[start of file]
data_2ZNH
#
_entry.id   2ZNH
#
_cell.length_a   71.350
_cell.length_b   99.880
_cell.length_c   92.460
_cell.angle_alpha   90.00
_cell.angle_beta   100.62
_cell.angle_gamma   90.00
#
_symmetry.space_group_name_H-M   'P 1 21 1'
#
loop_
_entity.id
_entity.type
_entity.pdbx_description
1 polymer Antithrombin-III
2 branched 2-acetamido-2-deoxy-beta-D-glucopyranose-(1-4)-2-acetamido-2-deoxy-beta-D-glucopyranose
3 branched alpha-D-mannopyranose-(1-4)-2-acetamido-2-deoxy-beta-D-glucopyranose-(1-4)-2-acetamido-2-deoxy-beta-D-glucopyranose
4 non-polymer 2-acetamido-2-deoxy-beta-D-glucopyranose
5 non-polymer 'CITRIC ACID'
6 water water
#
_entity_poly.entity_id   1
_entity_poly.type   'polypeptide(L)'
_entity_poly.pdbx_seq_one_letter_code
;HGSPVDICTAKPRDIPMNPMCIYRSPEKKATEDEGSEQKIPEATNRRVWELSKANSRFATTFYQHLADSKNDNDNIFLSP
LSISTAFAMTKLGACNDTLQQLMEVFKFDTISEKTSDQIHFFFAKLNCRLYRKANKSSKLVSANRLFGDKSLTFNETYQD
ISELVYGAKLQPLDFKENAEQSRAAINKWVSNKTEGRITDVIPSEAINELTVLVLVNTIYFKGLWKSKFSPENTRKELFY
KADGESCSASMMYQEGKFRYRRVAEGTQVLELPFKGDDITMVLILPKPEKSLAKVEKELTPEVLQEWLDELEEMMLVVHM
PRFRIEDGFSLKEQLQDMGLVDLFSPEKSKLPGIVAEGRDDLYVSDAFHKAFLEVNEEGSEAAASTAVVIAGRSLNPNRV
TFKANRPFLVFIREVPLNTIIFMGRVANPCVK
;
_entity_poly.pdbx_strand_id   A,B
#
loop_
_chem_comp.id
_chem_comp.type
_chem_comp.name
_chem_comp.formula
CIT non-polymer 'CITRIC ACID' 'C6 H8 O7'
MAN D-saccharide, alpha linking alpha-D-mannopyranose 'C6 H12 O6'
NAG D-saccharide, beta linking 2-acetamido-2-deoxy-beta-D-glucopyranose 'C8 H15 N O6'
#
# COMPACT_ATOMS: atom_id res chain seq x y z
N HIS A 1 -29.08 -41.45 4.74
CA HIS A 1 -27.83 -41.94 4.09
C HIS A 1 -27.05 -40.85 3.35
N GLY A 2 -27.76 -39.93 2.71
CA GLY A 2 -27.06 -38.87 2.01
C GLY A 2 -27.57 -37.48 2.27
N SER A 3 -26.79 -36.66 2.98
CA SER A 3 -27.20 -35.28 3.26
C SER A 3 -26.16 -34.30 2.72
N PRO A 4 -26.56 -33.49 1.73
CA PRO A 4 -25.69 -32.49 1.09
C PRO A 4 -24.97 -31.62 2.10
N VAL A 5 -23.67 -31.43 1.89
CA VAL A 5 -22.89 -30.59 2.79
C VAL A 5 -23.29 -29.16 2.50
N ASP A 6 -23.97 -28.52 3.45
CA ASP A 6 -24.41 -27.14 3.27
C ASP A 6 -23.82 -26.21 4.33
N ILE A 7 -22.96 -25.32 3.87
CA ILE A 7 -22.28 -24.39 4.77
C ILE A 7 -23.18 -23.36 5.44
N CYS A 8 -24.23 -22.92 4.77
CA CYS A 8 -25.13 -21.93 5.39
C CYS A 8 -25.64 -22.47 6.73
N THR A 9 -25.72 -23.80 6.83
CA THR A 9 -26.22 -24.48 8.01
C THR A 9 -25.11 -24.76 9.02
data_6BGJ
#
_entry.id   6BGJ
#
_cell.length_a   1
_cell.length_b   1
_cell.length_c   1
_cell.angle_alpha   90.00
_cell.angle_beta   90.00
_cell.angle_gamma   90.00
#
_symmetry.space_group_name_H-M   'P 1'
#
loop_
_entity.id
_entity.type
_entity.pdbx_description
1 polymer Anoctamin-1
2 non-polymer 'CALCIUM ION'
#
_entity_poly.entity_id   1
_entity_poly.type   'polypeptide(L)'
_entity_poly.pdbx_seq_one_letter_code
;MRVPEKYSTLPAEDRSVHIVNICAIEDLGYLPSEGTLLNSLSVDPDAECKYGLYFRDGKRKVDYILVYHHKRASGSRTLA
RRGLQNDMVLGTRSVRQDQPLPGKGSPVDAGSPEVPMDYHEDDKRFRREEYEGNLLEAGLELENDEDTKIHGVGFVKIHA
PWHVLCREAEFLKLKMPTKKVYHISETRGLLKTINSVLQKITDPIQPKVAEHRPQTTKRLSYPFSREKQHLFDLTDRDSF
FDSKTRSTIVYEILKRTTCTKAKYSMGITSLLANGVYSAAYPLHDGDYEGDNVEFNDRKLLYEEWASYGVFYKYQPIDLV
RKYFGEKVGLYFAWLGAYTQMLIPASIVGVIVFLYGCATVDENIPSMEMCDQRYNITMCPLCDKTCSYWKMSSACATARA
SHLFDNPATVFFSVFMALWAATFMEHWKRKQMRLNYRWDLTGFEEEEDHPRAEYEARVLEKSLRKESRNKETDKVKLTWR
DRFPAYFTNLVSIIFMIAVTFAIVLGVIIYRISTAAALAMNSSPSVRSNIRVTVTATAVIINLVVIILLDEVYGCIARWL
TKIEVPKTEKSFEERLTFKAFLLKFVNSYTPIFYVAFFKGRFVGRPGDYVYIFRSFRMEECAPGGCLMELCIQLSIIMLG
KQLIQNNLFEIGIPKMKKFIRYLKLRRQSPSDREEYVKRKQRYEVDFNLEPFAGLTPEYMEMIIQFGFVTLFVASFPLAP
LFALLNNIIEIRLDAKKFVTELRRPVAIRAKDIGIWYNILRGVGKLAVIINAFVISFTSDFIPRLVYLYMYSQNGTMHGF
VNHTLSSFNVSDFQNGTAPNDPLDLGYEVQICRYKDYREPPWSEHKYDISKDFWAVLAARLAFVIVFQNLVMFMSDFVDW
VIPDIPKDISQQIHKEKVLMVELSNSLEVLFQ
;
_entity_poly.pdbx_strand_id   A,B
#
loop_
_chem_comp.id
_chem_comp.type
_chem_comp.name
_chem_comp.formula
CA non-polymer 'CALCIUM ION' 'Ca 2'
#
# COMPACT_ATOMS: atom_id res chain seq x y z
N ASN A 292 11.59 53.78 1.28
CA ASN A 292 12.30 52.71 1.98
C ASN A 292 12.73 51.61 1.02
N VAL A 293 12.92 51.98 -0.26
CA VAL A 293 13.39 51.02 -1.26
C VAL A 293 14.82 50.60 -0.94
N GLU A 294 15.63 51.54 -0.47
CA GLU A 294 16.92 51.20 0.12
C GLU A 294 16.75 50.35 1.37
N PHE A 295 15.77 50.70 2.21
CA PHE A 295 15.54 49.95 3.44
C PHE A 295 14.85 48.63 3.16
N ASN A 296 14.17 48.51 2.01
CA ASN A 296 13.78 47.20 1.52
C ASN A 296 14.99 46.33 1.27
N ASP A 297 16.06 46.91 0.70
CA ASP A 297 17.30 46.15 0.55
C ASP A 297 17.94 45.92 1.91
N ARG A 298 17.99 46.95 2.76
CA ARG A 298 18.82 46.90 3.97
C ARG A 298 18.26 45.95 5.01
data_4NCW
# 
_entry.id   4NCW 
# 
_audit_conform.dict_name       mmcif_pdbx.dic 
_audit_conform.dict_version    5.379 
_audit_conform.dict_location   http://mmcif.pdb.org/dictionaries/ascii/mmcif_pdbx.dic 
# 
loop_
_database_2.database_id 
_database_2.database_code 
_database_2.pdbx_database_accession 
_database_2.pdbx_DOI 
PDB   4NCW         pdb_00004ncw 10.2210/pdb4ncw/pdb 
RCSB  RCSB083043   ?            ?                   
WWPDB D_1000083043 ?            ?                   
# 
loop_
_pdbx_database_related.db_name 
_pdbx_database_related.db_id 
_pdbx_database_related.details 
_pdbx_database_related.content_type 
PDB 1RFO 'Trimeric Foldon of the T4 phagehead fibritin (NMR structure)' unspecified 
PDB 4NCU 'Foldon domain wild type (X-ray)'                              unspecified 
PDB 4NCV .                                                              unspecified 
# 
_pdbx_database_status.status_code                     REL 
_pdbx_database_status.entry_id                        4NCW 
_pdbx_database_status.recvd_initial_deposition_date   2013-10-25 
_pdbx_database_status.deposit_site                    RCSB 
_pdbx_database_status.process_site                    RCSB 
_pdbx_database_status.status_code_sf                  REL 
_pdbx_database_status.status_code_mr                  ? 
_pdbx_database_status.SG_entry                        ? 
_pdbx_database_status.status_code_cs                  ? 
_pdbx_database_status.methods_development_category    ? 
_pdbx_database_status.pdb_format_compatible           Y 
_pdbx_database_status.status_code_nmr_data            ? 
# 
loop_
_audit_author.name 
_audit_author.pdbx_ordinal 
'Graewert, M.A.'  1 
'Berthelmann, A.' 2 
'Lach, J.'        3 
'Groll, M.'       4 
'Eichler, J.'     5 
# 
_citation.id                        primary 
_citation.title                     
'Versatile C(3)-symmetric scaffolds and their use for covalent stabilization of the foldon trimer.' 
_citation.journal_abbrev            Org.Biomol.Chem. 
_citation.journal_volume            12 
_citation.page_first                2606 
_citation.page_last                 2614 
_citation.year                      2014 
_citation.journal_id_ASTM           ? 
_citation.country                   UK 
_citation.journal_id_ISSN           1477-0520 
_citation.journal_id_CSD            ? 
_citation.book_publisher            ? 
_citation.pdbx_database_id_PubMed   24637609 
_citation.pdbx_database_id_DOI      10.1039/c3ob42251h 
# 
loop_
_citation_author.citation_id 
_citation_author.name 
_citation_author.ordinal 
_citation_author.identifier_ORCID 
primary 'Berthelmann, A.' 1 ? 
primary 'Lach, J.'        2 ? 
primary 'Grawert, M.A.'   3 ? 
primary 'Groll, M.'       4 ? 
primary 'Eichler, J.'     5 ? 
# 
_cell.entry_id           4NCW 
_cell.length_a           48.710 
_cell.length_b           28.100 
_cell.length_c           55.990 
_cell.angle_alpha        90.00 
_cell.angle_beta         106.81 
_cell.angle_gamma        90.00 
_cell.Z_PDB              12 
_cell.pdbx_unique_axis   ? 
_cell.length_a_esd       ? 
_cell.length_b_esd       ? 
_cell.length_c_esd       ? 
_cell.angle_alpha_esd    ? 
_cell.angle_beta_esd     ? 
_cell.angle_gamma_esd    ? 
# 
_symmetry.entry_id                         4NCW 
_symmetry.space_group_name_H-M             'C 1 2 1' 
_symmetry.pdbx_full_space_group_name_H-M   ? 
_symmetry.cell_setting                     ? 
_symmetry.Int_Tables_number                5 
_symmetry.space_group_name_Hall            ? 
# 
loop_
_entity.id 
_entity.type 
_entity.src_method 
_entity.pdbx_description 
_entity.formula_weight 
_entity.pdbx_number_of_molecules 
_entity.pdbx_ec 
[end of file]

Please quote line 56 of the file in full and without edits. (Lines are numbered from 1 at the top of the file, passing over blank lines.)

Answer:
N PRO A 4 -26.56 -33.49 1.73